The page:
Americans celebrated their country's 236th birthday on Wednesday by doing as the country's forebears did - by persevering.
Fourth of July celebrations went on amid sweltering heat throughout much of the country, especially in midwest and east coast states, with temperatures topping 100 degrees. The holiday came just days after storms that ravaged communities in those states and robbed them of power. Nearly a million homes remain without electricity.
The oppressive heat, combined with dry conditions, cancelled fireworks displays in some towns. The struggling economy also forced some towns to shrink or cancel fireworks shows.
Early in the day, at the White House, President Barack Obama chimed in to frame the day's importance, calling America's story "marvelous."
"From a string of 13 colonies to 50 states from sea to shining sea. From a fragile experiment in democracy to a beacon of freedom that still lights the world. From a society of farmers and merchants to the largest, most dynamic economy in the world," Obama said. "From a population of some 3 million -- free and slave -- to more than 300 million Americans of every color and every creed."
Elsewhere, Americans celebrated in their own way.
In Philadelphia, the city held a parade that included 5,000 people, then added a military fly-over, fireworks display and night-time concert. Mayor Michael Nutter read excerpts from the Declaration of Independence.
In Boston, officials planned naval ceremonies to commemorate the War of 1812. In Chicago, the city's traditional fireworks display was planned at Navy Pier, after a larger, city-sponsored event at Grant Park was cancelled by budget cuts. In Washington, plans went ahead for a night-time fireworks display at the Washington Monument.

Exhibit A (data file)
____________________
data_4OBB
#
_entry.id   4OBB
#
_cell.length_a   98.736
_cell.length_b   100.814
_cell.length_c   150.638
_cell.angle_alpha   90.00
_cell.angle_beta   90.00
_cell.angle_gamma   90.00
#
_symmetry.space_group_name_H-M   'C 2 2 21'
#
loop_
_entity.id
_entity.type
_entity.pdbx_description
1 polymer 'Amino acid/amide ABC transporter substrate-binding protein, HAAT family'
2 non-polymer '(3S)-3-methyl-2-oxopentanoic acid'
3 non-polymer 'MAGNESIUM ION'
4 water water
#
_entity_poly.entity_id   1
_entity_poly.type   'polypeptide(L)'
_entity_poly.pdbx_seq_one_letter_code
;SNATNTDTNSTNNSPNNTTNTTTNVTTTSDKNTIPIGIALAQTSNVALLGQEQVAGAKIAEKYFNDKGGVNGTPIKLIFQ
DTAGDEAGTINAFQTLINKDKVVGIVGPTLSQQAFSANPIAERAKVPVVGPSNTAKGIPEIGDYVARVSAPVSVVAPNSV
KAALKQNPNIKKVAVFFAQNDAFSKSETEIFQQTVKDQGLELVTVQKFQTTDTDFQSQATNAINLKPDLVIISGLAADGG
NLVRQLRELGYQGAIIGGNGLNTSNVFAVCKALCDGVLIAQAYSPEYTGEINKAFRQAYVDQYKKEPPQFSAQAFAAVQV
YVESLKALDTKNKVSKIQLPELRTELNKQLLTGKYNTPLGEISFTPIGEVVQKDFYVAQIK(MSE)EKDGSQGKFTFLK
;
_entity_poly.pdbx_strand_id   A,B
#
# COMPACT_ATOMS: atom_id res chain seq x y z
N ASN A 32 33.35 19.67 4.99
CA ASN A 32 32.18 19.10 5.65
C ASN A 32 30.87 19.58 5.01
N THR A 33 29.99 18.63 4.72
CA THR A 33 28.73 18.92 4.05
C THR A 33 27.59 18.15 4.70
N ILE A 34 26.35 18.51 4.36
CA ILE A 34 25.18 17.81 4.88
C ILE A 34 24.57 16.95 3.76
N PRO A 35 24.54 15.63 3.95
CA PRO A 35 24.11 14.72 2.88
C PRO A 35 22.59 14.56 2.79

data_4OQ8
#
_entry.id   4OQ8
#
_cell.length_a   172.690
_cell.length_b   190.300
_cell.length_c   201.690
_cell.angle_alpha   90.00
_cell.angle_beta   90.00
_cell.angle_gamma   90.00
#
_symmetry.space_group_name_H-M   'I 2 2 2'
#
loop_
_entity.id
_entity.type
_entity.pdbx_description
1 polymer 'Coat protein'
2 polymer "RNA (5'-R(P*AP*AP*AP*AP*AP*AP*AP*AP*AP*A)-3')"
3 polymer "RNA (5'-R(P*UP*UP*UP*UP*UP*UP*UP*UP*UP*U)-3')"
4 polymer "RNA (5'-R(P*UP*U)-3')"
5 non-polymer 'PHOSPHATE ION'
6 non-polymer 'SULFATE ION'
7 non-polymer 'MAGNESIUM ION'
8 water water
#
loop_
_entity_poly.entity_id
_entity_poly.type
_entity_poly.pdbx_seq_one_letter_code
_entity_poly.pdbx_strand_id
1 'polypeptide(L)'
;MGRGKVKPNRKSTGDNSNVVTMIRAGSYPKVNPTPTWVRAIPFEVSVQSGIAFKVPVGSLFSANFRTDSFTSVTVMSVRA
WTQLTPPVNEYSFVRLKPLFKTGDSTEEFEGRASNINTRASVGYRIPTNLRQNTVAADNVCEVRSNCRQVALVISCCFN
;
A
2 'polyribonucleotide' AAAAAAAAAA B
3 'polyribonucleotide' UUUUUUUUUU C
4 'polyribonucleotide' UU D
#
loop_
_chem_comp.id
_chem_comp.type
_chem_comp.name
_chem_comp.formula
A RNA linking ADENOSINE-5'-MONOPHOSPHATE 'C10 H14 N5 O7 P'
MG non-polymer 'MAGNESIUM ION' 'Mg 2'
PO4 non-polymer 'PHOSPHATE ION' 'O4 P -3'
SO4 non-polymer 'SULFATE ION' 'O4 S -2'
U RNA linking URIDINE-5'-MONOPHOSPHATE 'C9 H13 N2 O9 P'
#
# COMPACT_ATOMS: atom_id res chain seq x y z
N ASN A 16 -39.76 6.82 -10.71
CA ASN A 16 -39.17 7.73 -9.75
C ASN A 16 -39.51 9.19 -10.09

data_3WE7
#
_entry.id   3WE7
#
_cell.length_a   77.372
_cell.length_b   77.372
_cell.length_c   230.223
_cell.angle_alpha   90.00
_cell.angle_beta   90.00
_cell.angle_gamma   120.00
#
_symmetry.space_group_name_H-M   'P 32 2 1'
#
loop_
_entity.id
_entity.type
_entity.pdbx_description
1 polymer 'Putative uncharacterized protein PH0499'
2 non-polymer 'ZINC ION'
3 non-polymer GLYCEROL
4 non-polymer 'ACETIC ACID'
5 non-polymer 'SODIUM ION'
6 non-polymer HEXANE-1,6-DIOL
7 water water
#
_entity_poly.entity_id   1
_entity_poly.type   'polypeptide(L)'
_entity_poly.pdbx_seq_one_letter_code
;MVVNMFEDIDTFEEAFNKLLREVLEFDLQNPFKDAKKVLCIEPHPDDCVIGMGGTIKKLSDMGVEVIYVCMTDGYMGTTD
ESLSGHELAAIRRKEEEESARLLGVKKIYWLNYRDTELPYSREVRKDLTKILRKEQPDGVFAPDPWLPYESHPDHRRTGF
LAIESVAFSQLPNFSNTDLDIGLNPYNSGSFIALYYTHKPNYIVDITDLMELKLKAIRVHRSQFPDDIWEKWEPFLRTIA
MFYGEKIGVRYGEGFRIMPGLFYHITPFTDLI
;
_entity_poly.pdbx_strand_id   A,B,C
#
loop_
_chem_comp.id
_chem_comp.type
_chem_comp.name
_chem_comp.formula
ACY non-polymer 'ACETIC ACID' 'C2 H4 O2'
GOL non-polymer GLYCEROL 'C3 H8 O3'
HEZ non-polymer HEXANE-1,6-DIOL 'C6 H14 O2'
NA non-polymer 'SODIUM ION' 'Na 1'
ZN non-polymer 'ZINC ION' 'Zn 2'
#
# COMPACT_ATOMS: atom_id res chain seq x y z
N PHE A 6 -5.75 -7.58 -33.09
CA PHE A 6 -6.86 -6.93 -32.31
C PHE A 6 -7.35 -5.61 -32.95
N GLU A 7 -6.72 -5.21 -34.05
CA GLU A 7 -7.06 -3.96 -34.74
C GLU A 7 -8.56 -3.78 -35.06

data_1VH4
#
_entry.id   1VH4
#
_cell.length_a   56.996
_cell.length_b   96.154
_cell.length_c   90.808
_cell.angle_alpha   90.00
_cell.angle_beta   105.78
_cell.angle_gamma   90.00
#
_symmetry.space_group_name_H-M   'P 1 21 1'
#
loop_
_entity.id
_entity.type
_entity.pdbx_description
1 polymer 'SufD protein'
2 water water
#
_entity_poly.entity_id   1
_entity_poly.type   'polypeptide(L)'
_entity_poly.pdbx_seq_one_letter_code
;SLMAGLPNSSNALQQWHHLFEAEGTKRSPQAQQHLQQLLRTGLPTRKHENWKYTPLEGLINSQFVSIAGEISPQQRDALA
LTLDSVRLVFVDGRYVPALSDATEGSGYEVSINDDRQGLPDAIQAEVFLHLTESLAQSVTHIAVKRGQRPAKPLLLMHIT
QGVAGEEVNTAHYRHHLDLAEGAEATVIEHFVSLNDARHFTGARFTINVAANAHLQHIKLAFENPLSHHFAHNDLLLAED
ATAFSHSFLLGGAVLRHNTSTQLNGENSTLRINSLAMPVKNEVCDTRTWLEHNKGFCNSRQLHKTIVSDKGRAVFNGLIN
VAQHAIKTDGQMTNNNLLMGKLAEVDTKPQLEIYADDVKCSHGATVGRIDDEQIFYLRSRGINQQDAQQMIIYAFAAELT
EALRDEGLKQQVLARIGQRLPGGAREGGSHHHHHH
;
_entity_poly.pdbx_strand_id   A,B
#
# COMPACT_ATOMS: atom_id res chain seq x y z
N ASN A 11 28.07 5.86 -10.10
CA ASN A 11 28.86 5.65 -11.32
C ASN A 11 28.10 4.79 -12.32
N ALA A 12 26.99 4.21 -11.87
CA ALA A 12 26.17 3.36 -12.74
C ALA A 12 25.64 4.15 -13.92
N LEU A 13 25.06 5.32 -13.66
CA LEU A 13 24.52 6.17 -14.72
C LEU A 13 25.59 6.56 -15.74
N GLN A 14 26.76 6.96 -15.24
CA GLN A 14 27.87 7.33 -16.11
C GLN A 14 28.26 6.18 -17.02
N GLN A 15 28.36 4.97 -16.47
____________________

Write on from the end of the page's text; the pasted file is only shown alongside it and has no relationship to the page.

In California, national headlines were made by the U.S.S. Iowa, the country's last battleship and one of the fastest in history. The Iowa, which served in World War II, Korea and the Cold War, docked in San Pedro, Calif., where U.S. military officials plan to convert it into a museum.
On the presidential campaign trail, both Obama and presumptive GOP nominee Mitt Romney marked the day with separate events. Obama held a military naturalization ceremony at the White House, while Romney interrupted a week-long family vacation in New Hampshire to participate in a small town parade.
The ceremony Obama presided over inducted 25 active-duty U.S. troops into full U.S. citizenship. Held in the White House's East Room, it was the third such ceremony for the president.
"What a perfect way to celebrate America's birthday -- the world's oldest democracy, with some of our newest citizens," Obama said. "Today, you raised your hand and have taken an oath of citizenship. And I could not be prouder to be among the first to greet you as "my fellow Americans."
In New Hampshire, Romney was joined by Sen. Kelly Ayotte, R-N.H., who is said to be high on the list of Romney's vice-presidential candidates.
In remarks after the parade, Romney said: "My heart is full this morning. I love our flag. ... The world needs a strong America, an America with strong homes and families, an America with a strong economy. That's the America we must have and we must build."
It was Romney's only campaign appearance scheduled for this week, while Obama begins a two-day bus tour on Thursday through key cities in Ohio and Pennsylvania.
by RTT Staff Writer
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